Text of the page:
40 YEARS AGO:

Telephone customers in Avola and Vavenby voted in favor of one-way toll-free calling into the Clearwater exchange.

Harry Gilmore of Clearwater tackled Premier Bill Bennett on Jack Webster’s morning radio program on the question of when construction of a new bridge over the Clearwater River was to begin. That afternoon local resident Reg Small advised that he had received a letter from Minister of Highways Alex Fraser which said that investigative drilling was to begin that fall.

35 YEARS AGO:

Hospital board chairman Ken Kjenstad announced that construction of the long awaited “new series” wing would be completed at the beginning of October.

The noisiest trains always travel at night, and the worst were the ones with square wheels, said local resident Winsome Pye at a public meeting held to discuss CN’s twin tracking program. Major issues were noise levels, affect on fish stocks and destruction of archeological sites.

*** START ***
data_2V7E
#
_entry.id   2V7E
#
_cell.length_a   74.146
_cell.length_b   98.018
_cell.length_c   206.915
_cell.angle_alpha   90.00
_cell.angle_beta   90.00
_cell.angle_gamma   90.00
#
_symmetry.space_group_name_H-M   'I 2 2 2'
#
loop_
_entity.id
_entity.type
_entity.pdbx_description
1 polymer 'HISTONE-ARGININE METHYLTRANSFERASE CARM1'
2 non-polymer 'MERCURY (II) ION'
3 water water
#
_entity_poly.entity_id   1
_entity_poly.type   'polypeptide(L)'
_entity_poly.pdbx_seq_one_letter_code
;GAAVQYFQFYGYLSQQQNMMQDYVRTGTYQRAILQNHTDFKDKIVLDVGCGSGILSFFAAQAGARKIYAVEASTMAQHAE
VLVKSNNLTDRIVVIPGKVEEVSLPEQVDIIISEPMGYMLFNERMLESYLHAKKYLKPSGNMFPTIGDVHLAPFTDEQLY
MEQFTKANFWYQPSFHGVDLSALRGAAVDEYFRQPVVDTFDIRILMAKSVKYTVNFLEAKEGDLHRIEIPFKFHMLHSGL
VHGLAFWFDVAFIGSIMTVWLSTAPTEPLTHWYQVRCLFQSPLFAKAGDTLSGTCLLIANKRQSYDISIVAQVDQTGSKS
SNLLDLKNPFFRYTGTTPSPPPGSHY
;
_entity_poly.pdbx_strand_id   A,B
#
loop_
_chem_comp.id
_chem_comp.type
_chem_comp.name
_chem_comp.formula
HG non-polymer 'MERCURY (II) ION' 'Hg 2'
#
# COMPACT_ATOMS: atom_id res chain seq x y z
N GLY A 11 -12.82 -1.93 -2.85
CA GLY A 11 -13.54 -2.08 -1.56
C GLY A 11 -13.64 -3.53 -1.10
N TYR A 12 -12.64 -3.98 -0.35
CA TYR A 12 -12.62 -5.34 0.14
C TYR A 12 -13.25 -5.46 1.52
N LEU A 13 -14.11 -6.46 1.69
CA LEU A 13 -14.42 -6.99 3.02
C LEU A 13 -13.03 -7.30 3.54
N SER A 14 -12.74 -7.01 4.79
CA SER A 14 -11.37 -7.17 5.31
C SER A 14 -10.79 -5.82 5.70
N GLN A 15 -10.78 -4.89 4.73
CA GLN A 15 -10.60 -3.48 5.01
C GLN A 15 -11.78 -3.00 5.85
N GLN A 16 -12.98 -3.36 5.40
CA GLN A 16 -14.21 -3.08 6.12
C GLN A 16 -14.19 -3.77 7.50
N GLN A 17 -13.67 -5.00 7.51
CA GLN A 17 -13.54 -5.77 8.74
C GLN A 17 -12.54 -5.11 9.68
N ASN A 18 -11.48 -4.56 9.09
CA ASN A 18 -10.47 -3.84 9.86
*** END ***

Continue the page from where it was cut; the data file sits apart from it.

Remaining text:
30 YEARS AGO:

Construction of a new public health building next to Dr. Helmcken Memorial Hospital was to start the following April, said hospital board chairman Dale Sargeant.

Wells Gray Hotel was adding a 1,000 sq. ft. extension to its kitchen and food storage area. Trade at the hotel was more than twice what it had been five years earlier, said business co-owner George Marcyniuk.

25 YEARS AGO:

Former Clearwater RCMP Sgt. Randy Esau pleaded guilty in provincial court in Burnaby to sexually assaulting a 17-year-old boy. He had been a 25-year veteran with the police.

20 YEARS AGO:

Fumes from a construction project, plus a loss of heat, forced the closure of Raft River Elementary School. Local resident Niki McMillan said her grandson had a runny nose and respiratory problems since the start of school.

There were tears of happiness when Blue River Legion and Legion Auxiliary presented Ruby Sinclair with $2,400 to help her get a guide dog. The former Blue River resident had been blind since a fall in 1994.